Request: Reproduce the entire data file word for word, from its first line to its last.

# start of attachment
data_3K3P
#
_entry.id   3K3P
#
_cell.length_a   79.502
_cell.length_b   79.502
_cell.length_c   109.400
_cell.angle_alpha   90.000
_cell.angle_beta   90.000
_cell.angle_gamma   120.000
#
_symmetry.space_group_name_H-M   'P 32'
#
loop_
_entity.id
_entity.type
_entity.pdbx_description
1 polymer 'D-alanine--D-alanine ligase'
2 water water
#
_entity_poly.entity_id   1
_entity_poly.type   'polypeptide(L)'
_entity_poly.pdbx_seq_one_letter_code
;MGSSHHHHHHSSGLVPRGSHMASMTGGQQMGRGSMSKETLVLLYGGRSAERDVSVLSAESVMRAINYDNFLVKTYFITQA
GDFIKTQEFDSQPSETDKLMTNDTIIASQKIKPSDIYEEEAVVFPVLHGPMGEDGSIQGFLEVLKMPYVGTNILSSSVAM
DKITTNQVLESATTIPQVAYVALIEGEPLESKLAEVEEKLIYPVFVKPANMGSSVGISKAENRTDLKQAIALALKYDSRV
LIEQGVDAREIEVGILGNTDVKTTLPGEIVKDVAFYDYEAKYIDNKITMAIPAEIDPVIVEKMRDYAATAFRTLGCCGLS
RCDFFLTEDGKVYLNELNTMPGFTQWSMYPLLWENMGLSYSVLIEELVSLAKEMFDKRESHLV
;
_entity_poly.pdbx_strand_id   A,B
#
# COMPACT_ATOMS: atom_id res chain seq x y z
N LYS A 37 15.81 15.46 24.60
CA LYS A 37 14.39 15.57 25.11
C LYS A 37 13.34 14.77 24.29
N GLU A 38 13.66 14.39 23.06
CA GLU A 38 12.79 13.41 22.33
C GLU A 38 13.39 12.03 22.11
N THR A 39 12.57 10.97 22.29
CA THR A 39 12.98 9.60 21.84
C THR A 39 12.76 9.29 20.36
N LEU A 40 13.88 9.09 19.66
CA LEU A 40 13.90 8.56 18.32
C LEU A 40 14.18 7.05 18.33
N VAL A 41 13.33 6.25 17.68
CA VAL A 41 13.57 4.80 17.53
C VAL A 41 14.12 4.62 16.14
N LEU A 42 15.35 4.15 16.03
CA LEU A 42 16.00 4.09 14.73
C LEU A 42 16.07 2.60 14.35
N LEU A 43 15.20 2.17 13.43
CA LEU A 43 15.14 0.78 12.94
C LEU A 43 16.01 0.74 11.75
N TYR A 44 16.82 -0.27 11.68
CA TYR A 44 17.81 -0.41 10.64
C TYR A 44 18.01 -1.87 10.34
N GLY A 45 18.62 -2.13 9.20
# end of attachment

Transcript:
data_3K3P
#
_entry.id   3K3P
#
_cell.length_a   79.502
_cell.length_b   79.502
_cell.length_c   109.400
_cell.angle_alpha   90.000
_cell.angle_beta   90.000
_cell.angle_gamma   120.000
#
_symmetry.space_group_name_H-M   'P 32'
#
loop_
_entity.id
_entity.type
_entity.pdbx_description
1 polymer 'D-alanine--D-alanine ligase'
2 water water
#
_entity_poly.entity_id   1
_entity_poly.type   'polypeptide(L)'
_entity_poly.pdbx_seq_one_letter_code
;MGSSHHHHHHSSGLVPRGSHMASMTGGQQMGRGSMSKETLVLLYGGRSAERDVSVLSAESVMRAINYDNFLVKTYFITQA
GDFIKTQEFDSQPSETDKLMTNDTIIASQKIKPSDIYEEEAVVFPVLHGPMGEDGSIQGFLEVLKMPYVGTNILSSSVAM
DKITTNQVLESATTIPQVAYVALIEGEPLESKLAEVEEKLIYPVFVKPANMGSSVGISKAENRTDLKQAIALALKYDSRV
LIEQGVDAREIEVGILGNTDVKTTLPGEIVKDVAFYDYEAKYIDNKITMAIPAEIDPVIVEKMRDYAATAFRTLGCCGLS
RCDFFLTEDGKVYLNELNTMPGFTQWSMYPLLWENMGLSYSVLIEELVSLAKEMFDKRESHLV
;
_entity_poly.pdbx_strand_id   A,B
#
# COMPACT_ATOMS: atom_id res chain seq x y z
N LYS A 37 15.81 15.46 24.60
CA LYS A 37 14.39 15.57 25.11
C LYS A 37 13.34 14.77 24.29
N GLU A 38 13.66 14.39 23.06
CA GLU A 38 12.79 13.41 22.33
C GLU A 38 13.39 12.03 22.11
N THR A 39 12.57 10.97 22.29
CA THR A 39 12.98 9.60 21.84
C THR A 39 12.76 9.29 20.36
N LEU A 40 13.88 9.09 19.66
CA LEU A 40 13.90 8.56 18.32
C LEU A 40 14.18 7.05 18.33
N VAL A 41 13.33 6.25 17.68
CA VAL A 41 13.57 4.80 17.53
C VAL A 41 14.12 4.62 16.14
N LEU A 42 15.35 4.15 16.03
CA LEU A 42 16.00 4.09 14.73
C LEU A 42 16.07 2.60 14.35
N LEU A 43 15.20 2.17 13.43
CA LEU A 43 15.14 0.78 12.94
C LEU A 43 16.01 0.74 11.75
N TYR A 44 16.82 -0.27 11.68
CA TYR A 44 17.81 -0.41 10.64
C TYR A 44 18.01 -1.87 10.34
N GLY A 45 18.62 -2.13 9.20